There will be impacts to bank balance sheets, but Global Finance has an optimistic perspective.
- With central banks around the globe moving quickly to pump liquidity into financial markets in an effort to counter the supply shock and stunning collapse of demand caused by the coronavirus pandemic, the creditworthiness of most major banks appeared assured, at least in the short term.
- The question remains whether a looming deep recession will reduce demand for loans, which are the banks’ bread-and-butter business, and whether banks will react by curtailing lending to avoid what one analyst has called “catching a falling knife.”
- A survey of bank analysts by Global Finance indicates that most banks are now in far better shape than they were during the 2008 financial crisis, when many required government bailouts to avoid bankruptcy.
Yes, we all remember the Great Recession. Top credit card issuers posted negative profits, we saw credit tighten, and weak players exit.
- The Federal Reserve has reacted forcefully in recent weeks, deploying many of the same tools it used in 2008: cutting interest rates to near zero and assuring banks they could use assets normally held aside as reserves—the reserve requirement was cut to zero on March 16—and establishing credit buffers to promote lending to hard-hit companies and consumers.
- The Fed also threw open the so-called discount window to any banks that need to borrow money because of a rush of deposit outflows, although in the past banks have been hesitant to take advantage of the offer to avoid sending a signal that they are distressed.
And Current Expected Credit Loss accounting forced banks to squirell away funds.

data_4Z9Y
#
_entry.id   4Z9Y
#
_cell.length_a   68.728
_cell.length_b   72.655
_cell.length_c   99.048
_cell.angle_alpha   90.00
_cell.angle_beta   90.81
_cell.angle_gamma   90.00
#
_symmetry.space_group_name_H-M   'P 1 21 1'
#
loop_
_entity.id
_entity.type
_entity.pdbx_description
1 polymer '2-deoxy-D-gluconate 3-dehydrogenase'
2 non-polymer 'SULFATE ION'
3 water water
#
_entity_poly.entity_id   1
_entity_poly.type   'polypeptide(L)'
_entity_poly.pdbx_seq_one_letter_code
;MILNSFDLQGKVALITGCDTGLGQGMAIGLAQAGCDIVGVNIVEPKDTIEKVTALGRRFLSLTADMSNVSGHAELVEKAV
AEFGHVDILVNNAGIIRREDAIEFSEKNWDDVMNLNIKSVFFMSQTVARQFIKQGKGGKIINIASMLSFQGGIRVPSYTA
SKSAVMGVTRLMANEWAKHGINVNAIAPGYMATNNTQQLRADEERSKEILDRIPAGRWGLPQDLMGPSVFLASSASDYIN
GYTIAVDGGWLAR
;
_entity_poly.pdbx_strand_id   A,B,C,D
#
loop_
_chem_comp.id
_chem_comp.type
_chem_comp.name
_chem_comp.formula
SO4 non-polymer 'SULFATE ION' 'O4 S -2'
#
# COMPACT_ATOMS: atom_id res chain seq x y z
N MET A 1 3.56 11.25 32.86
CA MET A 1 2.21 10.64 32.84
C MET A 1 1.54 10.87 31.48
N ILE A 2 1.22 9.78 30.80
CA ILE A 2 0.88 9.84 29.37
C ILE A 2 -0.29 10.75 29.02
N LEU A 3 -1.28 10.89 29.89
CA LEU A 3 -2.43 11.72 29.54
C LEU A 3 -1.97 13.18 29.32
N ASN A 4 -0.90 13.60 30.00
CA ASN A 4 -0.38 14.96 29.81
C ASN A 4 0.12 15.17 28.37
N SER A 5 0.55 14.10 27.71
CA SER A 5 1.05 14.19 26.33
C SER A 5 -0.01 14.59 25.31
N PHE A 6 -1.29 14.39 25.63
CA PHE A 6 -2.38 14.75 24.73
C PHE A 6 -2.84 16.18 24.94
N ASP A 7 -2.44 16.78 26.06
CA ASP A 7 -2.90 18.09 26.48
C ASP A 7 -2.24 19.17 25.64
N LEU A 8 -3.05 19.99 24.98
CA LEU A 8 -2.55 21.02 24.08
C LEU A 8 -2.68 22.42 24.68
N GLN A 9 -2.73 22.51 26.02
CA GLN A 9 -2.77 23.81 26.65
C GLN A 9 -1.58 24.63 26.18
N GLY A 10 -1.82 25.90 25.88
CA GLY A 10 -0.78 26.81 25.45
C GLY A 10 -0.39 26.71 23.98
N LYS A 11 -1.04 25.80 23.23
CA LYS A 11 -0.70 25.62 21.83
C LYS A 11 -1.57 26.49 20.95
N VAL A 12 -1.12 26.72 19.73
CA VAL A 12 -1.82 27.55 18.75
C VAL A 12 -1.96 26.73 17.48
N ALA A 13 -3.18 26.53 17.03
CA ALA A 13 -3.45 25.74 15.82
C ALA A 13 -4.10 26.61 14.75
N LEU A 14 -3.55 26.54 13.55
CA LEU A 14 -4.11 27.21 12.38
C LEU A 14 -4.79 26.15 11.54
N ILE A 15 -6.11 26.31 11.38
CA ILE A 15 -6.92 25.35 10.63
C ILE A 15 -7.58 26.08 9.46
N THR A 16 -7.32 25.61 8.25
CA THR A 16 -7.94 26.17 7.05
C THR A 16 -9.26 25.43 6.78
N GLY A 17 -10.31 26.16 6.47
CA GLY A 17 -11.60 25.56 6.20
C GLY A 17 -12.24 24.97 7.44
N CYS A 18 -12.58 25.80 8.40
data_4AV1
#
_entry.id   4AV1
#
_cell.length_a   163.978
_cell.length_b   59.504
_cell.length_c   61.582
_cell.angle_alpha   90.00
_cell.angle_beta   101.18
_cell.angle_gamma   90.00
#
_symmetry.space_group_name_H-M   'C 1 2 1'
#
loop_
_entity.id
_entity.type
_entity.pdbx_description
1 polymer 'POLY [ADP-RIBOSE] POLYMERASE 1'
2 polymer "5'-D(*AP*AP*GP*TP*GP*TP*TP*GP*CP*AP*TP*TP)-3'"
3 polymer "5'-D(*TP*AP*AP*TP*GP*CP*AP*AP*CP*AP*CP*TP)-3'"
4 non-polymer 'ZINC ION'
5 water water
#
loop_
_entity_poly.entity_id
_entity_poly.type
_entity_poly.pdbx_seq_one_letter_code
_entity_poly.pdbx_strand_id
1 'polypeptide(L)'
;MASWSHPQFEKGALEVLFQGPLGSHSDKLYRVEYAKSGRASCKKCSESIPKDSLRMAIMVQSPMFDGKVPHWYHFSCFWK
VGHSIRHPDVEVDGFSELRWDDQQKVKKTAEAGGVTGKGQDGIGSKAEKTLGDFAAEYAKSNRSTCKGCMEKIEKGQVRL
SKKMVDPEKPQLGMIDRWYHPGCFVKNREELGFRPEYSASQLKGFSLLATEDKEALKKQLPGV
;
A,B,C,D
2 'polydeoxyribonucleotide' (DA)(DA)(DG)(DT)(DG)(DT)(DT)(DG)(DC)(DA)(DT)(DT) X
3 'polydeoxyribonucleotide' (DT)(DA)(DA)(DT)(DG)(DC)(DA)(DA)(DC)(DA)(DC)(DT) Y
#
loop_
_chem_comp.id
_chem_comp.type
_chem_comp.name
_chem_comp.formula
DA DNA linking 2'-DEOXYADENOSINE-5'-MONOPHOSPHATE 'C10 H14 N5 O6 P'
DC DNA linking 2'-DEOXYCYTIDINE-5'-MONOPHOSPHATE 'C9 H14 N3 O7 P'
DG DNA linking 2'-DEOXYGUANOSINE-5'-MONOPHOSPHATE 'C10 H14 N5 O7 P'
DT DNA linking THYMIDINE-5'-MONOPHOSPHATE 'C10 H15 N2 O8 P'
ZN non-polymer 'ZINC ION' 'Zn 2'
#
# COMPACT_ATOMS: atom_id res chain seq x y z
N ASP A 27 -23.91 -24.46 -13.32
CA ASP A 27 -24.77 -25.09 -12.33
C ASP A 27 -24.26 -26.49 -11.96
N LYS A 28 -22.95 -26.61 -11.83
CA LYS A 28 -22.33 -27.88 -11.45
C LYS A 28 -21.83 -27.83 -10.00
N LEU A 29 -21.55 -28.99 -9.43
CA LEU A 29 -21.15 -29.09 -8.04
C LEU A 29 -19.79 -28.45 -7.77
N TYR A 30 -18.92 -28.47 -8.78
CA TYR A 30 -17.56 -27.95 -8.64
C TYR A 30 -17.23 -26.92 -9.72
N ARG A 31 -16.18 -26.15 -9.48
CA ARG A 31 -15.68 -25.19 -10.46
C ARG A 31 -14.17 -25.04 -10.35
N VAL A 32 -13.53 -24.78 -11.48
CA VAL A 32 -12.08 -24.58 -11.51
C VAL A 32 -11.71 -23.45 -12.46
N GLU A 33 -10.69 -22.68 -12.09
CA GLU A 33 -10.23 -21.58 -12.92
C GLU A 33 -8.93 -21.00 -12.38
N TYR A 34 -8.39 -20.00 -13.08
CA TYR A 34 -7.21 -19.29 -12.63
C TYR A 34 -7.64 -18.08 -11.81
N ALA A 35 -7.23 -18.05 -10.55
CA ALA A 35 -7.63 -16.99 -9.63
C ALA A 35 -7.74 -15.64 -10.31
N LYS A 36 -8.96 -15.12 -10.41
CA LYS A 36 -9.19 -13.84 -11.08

- In the US, the new method is called Current Expected Credit Losses. Under CECL, banks must estimate what their lifetime losses would be for their loan portfolios; the previous method was just-in-time accounting that separated loans into buckets and assigned reserves to each bucket depending on its riskiness.
- The CECL reserves may need to be adjusted sharply upward because of their deteriorating outlook, Kroll warns. “Banks—particularly those that lend to consumers, and who warned in the last quarter that the mix of CECL amid a recession could lead to a credit crunch—could pull back from providing liquidity to borrowers in an effort to conserve core capital,” Kroll said in a note.
- Credit stress is certain to increase because of the cash crunch in certain sectors of the economy, including airlines, hotels and restaurants, says Daniel Ahn, chief US economist at BNP Paribas. However, “it does look like banks have the capacity to absorb the shock unless things get much worse.”
And, the Stress testing everyone hated, well, they may be the saving grace.
- Longer term, with unemployment claims rocketing upward and businesses laying off employees in response to closed stores and empty hotels and airports, banks are concerned about rising defaults on such facilities as consumer loans. The two banks with the largest credit card portfolios, Citigroup and Capital One, have both seen their share price halved since the crisis began as investors worry about card defaults, which tend to track to the unemployment rate.
- Nonetheless, US banks are now considered by many analysts to be the soundest globally, thanks to the package of measures adopted after the Great Recession, including annual stress tests. Major US institutions were also required to hold high-quality liquid assets that would cover outflows over a 30-day period of crisis. Known as the liquidity coverage ratio, it differs according to the size of the bank’s assets.
- European banks took much longer than their US counterparts following the 2008–2009 downturn to reduce their stock of nonperforming loans and to adopt practices like stress testing to improve risk management.
Things will not be pretty as the year progresses, but for top U.S. banks, there is light at the end of the tunnel.
Overview provided by Brian Riley, Director, Credit Advisory Service at Mercator Advisory Group